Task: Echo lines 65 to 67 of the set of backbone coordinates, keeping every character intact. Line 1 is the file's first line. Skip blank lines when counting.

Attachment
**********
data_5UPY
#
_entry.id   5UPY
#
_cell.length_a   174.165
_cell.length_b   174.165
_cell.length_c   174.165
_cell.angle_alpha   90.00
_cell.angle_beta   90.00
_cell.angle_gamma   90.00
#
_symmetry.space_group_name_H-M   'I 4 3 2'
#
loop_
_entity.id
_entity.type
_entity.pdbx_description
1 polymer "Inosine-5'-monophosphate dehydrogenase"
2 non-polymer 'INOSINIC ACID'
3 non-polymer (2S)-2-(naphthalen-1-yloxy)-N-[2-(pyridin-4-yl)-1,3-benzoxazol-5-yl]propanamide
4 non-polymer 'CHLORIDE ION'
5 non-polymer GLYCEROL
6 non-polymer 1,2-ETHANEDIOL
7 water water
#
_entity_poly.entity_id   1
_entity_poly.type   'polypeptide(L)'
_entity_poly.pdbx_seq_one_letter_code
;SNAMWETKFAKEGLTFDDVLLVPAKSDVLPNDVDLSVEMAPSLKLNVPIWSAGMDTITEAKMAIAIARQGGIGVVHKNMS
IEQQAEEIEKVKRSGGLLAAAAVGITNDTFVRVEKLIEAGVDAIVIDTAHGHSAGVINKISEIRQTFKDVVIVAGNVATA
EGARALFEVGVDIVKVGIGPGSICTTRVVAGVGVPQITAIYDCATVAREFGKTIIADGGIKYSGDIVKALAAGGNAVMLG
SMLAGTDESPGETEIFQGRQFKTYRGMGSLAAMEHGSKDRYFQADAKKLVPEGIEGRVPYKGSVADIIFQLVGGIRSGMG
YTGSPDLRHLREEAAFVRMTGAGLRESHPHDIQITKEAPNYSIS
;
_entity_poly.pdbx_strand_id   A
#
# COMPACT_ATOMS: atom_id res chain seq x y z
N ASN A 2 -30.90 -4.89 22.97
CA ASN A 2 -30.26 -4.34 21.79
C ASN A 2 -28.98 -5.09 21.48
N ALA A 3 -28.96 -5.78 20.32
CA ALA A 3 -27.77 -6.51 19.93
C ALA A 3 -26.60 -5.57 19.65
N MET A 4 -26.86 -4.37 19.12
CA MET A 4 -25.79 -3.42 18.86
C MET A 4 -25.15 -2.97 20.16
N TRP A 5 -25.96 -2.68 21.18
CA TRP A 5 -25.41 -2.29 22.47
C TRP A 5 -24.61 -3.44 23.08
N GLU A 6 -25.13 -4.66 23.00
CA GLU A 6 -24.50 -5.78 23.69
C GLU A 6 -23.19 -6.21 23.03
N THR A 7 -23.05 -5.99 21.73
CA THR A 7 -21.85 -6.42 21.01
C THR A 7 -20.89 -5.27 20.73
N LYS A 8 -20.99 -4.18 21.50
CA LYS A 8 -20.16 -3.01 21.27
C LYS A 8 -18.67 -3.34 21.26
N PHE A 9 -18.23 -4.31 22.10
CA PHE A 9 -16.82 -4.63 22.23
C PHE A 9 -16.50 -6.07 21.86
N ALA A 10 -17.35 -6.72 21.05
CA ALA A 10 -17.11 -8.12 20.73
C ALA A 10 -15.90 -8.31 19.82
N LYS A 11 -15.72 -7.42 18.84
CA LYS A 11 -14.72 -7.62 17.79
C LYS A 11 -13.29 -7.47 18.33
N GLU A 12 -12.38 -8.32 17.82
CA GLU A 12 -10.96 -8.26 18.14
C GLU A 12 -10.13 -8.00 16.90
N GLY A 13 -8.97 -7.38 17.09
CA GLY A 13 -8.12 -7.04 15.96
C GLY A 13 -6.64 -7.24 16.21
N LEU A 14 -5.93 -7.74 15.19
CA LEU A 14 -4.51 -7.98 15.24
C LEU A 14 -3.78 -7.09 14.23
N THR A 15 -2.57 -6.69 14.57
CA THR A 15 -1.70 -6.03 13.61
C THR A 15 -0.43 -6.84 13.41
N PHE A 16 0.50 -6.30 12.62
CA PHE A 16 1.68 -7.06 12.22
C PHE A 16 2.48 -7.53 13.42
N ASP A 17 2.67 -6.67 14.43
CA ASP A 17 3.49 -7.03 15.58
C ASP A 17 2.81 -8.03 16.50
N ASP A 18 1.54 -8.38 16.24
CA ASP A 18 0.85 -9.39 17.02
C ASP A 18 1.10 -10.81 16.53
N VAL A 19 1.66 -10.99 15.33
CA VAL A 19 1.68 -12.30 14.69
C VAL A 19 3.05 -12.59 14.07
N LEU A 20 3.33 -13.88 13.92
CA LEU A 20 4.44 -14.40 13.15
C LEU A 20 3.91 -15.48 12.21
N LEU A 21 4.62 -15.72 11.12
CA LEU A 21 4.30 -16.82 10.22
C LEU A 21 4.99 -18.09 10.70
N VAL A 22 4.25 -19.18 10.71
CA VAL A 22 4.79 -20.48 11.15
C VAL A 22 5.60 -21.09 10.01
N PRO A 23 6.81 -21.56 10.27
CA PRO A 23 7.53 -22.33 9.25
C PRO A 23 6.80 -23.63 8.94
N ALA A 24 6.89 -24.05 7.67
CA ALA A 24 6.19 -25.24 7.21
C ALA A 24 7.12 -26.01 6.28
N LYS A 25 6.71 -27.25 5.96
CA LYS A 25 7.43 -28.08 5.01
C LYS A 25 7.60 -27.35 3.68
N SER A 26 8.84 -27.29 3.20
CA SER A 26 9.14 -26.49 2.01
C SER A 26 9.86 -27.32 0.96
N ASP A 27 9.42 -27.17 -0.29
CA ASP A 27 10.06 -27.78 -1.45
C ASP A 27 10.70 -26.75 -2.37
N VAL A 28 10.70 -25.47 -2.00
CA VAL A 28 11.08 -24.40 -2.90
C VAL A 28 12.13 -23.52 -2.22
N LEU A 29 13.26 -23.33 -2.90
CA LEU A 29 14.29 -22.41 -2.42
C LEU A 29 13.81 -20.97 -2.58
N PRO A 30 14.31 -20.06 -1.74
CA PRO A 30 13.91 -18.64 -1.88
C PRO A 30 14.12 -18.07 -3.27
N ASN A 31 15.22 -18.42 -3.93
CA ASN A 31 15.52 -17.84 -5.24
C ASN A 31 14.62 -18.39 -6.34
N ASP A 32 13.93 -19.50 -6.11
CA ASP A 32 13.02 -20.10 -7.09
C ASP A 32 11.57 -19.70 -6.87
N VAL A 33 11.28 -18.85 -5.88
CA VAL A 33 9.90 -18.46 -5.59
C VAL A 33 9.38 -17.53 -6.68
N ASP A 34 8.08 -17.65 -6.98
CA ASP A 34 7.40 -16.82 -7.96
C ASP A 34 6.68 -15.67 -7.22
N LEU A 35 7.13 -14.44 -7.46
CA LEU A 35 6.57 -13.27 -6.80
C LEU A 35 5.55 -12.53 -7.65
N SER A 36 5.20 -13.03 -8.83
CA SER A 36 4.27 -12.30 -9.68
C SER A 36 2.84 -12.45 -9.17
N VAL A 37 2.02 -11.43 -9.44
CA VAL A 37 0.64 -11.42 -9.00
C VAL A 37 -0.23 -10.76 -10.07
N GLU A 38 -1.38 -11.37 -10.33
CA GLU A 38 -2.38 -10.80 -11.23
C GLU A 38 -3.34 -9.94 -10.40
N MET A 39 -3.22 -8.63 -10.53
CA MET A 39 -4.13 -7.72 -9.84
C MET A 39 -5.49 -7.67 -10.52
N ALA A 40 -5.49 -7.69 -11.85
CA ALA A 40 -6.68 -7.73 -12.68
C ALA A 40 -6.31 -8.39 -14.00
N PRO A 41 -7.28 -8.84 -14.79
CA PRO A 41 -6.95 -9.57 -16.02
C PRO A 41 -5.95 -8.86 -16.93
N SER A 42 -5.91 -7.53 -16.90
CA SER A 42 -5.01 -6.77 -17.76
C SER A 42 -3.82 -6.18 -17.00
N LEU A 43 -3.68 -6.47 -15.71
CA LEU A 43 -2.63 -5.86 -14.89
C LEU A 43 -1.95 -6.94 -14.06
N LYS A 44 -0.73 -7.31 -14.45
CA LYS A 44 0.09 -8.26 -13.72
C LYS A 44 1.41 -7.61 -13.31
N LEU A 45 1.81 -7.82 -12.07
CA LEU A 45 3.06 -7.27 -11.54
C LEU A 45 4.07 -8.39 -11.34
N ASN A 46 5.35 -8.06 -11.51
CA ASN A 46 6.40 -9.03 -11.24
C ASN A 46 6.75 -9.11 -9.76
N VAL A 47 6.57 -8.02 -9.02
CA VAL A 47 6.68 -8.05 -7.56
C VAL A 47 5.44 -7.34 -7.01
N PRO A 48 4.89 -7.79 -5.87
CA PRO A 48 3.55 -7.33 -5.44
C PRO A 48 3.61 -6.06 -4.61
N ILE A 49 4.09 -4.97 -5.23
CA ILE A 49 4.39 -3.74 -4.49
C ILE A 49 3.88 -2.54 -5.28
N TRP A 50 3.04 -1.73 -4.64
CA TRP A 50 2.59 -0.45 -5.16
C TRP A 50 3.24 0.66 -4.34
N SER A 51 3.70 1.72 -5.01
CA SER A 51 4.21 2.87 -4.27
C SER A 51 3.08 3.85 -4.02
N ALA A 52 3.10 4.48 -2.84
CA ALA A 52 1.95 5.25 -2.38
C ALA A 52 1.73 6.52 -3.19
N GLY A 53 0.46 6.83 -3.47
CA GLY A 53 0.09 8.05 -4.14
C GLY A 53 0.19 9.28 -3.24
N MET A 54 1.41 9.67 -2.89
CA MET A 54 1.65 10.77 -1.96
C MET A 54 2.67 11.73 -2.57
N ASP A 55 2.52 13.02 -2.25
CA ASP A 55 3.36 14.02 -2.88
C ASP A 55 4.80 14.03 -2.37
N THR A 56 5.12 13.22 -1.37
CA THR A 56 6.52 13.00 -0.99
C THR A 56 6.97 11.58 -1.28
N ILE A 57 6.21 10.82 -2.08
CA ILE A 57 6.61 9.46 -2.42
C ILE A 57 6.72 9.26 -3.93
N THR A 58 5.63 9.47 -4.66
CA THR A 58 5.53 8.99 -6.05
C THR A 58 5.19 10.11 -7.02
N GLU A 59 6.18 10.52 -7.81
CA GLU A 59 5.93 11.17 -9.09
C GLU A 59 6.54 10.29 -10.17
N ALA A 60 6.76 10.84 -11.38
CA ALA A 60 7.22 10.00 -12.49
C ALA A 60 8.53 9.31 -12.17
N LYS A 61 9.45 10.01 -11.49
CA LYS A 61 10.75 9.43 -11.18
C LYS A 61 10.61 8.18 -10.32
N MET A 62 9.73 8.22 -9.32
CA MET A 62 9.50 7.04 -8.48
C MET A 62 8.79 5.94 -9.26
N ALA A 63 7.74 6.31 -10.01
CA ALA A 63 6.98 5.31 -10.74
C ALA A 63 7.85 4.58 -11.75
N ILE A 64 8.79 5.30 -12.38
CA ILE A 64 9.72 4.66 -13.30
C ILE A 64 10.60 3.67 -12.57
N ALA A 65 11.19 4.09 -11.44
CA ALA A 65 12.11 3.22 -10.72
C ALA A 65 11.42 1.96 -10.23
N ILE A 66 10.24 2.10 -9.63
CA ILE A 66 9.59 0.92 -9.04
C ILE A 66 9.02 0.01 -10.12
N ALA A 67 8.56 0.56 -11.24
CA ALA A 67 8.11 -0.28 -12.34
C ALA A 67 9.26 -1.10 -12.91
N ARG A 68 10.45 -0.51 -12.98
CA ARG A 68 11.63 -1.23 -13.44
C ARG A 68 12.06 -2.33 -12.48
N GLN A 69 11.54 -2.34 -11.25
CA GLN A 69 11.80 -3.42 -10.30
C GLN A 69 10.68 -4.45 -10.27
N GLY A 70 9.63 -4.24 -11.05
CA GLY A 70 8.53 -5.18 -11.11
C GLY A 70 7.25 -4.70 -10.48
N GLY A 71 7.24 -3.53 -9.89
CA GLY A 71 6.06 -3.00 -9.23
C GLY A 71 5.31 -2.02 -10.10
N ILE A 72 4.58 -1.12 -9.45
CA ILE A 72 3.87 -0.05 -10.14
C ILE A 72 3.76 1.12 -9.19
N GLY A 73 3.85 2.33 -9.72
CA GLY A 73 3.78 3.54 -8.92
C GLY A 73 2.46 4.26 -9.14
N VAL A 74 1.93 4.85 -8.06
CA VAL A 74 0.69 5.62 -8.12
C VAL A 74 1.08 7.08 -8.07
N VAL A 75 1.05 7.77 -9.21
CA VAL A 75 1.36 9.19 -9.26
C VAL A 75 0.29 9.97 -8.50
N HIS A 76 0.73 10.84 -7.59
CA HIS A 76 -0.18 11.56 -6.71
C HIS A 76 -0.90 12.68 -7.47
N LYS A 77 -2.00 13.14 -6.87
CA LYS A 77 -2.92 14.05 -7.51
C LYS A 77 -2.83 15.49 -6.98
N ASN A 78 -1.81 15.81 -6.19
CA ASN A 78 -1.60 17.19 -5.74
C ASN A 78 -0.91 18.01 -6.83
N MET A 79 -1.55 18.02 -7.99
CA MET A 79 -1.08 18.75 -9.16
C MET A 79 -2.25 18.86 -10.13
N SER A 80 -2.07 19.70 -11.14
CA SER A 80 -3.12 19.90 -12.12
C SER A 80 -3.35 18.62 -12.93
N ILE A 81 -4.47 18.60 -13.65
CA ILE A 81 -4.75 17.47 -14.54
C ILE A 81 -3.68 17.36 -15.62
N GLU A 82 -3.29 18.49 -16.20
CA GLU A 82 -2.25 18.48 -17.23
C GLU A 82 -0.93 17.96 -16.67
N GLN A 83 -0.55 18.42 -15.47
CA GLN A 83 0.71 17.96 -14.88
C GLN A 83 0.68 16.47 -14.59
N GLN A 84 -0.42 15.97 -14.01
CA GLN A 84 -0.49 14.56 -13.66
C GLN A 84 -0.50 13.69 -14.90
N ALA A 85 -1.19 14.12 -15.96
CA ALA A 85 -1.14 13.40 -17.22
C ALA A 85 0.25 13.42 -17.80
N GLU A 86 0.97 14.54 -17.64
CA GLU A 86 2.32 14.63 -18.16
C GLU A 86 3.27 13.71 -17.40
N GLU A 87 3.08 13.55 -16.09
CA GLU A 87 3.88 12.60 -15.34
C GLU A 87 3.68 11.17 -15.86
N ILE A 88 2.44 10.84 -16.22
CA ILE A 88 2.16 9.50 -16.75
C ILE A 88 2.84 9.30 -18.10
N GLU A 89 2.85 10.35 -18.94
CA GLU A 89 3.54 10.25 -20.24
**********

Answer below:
N LYS A 11 -15.72 -7.42 18.84
CA LYS A 11 -14.72 -7.62 17.79
C LYS A 11 -13.29 -7.47 18.33